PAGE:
Agents paid over €80m
ENGLISH LEAGUE CUP QUARTER-FINALS:PREMIER LEAGUE clubs paid just over €80 million to agents over the past 12 months, marginally down on the previous year, when the figure was €84.7 million. In only the second year of the league’s publication of fees, all 20 clubs’ aggregate payments were listed in the total of €80,423,744.85. Twelve provided a number to the last penny.
Liverpool fans may wonder how the club could afford to spend more than €10.8 millon on agents, when they were so close to going to the wall. That sum made them the second-highest payers in the Premier League, with only Chelsea’s €11.12 millon exceeding it.
The sums detailed relate to payments for player transfers in and out of the clubs and also to payments for contract renegotiations.
Given that these payments are routinely made over the life of a player’s contract, there is a lag over the impact of monies due to agents. This might help explain why the fees payable to agents in 2010 declined only marginally from the year before, despite a dramatic drop in transfer fees paid.
During January this year and the close season €455 million was paid by Premier League clubs in transfer fees. In 2009 the transfer-fee spend for the English top flight was €743 million. This constituted a 38.7 per cent year-on-year fall in the amount paid to other clubs. Yet the decline in the amounts agents were paid over the past 12 months was only 5 per cent or €4.2 million. Most notable was the saving of nearly €8.4 million for Manchester City’s owner, Sheikh Mansour, in what the Eastlands club paid to agents over the year.
There was also an economy announced at West Ham United, who changed ownership this year, of more than €2.4 million, and Arsenal and Wigan also paid more than €1.2 million less to agents over the 12-month period.
Although these broad economies might have had an effect, other clubs’ fees rose significantly year on year. Liverpool’s were up €2.75 million, Sunderland’s by €2.9m, Everton’s by almost €1.9m, Stoke City’s by €1.7m and Manchester United’s by almost €958,000.
Fulham, Aston Villa and Birmingham City between them accounted for another €2.03 million extra paid to agents.
Elsewhere, Wolves defender Jelle van Damme is returning to Belgium in a €3 million move to Standard Liege.
Van Damme has agreed a four-year contract with Liege – just five months after making the move from Anderlecht to Molineux – although he cannot play for his new club until January 1.
Wolves chief executive Jez Moxey confirmed Wolves will receive the same fee they paid for the 27-year-old in the summer.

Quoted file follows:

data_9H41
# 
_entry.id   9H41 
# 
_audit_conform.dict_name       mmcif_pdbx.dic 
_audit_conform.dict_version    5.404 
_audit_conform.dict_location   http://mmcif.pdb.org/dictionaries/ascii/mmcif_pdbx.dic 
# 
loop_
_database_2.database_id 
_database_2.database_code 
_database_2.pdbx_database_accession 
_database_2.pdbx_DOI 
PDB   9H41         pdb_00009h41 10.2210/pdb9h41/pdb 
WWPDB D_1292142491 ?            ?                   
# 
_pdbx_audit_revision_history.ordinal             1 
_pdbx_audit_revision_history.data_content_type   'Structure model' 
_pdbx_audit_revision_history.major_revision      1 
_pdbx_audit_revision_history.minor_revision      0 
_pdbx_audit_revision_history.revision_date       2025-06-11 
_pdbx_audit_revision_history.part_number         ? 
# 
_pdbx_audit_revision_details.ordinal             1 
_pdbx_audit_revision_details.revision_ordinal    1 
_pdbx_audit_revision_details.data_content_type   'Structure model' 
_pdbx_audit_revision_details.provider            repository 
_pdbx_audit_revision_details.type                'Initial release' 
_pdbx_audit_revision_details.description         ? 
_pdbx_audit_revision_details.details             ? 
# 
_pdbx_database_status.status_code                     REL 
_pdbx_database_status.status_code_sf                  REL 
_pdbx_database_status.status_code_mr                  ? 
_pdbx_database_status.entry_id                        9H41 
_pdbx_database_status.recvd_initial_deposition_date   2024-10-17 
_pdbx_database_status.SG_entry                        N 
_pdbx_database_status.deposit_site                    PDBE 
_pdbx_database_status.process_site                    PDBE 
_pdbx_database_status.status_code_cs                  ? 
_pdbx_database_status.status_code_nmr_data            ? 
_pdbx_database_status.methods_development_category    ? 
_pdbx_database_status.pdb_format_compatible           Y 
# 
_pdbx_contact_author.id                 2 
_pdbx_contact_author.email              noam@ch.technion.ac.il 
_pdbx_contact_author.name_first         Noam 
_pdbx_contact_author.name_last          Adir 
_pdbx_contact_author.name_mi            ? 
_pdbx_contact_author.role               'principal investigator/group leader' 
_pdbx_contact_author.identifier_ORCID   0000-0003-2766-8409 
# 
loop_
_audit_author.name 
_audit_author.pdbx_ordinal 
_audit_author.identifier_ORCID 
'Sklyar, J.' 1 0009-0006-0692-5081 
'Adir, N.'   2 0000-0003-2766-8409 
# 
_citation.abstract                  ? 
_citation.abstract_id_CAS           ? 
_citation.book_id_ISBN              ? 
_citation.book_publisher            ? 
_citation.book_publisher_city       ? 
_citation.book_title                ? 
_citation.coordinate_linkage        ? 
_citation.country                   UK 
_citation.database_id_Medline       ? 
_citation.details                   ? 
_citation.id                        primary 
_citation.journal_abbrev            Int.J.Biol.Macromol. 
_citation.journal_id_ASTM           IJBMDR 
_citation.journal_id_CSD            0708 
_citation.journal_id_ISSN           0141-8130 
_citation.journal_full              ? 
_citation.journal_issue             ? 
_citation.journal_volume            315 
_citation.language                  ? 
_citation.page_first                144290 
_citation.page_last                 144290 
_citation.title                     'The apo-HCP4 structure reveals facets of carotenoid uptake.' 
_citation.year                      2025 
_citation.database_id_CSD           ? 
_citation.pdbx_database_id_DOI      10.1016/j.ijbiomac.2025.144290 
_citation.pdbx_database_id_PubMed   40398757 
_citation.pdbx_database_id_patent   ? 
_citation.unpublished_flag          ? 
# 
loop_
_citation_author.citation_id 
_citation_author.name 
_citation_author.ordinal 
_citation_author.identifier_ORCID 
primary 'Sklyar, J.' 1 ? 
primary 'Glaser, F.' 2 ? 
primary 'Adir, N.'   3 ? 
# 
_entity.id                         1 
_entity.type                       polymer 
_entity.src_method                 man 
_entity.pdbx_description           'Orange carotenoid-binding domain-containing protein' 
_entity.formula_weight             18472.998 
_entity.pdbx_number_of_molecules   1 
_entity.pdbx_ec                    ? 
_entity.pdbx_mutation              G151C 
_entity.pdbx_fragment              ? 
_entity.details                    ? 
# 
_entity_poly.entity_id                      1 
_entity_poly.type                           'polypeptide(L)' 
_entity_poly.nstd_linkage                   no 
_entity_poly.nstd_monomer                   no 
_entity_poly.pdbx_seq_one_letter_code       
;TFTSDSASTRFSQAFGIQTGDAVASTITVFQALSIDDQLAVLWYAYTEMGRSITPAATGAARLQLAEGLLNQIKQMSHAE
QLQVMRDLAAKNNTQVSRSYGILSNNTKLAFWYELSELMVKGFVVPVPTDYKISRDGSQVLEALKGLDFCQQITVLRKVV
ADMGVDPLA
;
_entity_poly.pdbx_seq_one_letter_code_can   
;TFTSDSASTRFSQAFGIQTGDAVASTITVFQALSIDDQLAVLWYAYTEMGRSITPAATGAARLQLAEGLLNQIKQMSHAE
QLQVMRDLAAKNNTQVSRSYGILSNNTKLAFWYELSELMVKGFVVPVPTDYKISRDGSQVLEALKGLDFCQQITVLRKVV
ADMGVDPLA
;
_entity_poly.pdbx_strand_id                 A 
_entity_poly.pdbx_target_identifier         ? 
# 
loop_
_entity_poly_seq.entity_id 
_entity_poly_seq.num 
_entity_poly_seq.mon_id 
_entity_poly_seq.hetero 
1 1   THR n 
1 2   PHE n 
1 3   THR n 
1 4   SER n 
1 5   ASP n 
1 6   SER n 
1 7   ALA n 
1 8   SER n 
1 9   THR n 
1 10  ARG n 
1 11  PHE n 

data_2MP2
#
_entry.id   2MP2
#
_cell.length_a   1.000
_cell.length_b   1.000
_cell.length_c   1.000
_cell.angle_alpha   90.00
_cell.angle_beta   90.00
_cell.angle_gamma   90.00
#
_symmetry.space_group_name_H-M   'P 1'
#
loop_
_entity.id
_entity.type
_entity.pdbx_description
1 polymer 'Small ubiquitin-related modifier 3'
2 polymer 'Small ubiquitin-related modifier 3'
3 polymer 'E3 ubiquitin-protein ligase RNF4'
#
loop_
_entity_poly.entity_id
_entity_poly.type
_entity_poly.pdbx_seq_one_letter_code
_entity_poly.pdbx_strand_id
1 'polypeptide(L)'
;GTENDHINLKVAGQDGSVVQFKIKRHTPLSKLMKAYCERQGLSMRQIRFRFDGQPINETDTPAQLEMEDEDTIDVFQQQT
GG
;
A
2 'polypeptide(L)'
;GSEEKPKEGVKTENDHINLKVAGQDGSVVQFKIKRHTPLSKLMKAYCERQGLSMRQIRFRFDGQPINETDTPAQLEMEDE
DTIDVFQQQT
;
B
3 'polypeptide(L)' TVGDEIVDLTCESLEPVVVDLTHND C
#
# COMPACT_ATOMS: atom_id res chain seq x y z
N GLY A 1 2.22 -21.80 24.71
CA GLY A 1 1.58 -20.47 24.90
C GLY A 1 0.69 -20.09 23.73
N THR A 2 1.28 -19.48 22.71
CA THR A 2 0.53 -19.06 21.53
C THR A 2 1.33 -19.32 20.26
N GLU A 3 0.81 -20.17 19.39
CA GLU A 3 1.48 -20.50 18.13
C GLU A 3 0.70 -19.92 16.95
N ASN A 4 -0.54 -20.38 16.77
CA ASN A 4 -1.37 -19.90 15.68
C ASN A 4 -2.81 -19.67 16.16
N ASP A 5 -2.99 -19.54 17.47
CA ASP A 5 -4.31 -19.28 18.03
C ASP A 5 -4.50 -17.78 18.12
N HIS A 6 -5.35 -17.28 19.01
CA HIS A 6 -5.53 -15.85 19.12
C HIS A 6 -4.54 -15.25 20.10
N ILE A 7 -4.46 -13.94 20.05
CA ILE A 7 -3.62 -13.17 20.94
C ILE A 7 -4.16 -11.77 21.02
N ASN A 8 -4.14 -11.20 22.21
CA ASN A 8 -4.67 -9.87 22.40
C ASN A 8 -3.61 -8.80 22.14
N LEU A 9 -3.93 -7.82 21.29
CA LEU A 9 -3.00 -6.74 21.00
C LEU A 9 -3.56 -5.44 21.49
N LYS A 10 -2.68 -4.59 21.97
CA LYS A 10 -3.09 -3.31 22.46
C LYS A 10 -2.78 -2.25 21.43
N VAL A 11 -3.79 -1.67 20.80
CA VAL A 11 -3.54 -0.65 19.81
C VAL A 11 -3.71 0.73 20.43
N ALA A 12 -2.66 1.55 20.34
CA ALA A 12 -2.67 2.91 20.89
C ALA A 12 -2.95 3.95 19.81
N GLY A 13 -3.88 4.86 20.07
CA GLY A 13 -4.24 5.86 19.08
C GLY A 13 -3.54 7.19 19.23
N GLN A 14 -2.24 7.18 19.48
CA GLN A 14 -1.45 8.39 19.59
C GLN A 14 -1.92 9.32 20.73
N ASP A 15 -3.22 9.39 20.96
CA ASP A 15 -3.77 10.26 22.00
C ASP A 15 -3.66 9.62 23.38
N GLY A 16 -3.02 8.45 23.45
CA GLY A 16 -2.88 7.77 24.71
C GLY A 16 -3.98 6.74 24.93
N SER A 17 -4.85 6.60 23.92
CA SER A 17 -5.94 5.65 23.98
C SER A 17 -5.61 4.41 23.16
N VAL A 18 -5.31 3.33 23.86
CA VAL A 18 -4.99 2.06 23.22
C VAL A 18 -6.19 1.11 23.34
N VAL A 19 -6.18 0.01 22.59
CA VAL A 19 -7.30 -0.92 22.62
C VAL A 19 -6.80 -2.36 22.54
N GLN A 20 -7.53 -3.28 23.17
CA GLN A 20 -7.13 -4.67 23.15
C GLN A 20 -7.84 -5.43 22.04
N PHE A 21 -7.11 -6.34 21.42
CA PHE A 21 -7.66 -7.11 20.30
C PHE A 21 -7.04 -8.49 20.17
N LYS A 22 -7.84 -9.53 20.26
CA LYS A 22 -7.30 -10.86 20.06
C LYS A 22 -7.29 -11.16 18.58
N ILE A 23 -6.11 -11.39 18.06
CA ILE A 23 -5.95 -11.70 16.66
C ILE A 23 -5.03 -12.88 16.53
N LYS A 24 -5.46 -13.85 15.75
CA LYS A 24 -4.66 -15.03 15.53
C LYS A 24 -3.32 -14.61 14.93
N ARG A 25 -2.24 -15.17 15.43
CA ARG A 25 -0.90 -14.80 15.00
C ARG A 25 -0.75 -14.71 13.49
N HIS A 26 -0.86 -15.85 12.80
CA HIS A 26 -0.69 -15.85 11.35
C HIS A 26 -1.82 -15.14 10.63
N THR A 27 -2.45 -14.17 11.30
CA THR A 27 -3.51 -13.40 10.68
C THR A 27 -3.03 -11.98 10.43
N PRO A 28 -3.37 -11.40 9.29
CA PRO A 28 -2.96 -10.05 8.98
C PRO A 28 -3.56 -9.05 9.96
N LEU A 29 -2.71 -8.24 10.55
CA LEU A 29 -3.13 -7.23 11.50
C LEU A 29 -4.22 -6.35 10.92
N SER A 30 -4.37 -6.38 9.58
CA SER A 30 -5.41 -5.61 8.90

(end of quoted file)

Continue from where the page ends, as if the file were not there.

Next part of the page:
Van Damme passed a medical yesterday before the deal was finalised between the two clubs.
Moxey said: “The agreement has been struck in exactly the same way as when we brought Jelle to the club from Anderlecht in June.
“It means we receive the entire fee in the same way as we paid it.” Van Damme, whose wife gave birth to a baby girl last week, has been unable to settle in England.
He made just four Premier League starts for Wolves, scoring once against Fulham.
Van Damme has not had any senior action since being substituted at half-time against Chelsea last month. Club Brugge were also believed to be interested in signing Van Damme before he opted to join Liege.
Serie A players will go on strike for the 16th round of games following a breakdown in negotiations between the Lega Calcio and the players’ union on a new collective bargaining agreement.
Leonardo Grosso, vice-president of the players’ union, Associazione Calciatore Italiana, said after the meeting: “The strike has been called for December 11th and 12th.
“We are really disappointed because we were open to negotiate and to find common ground, but no agreement has been reached.”
The players’ union called off a strike in September after the two sides reached an agreement to enter into negotiations. However, not even the mediation of Italy Football Federation president Giancarlo Abete has helped to resolve the situation. Yesterday was the last day given by the players’ union to the Lega Calcio for an agreement to be reached.
The main area of disagreement deals with what the players perceive as a lack of protection when clubs try to force them into a transfer when they enter the final year of their contracts.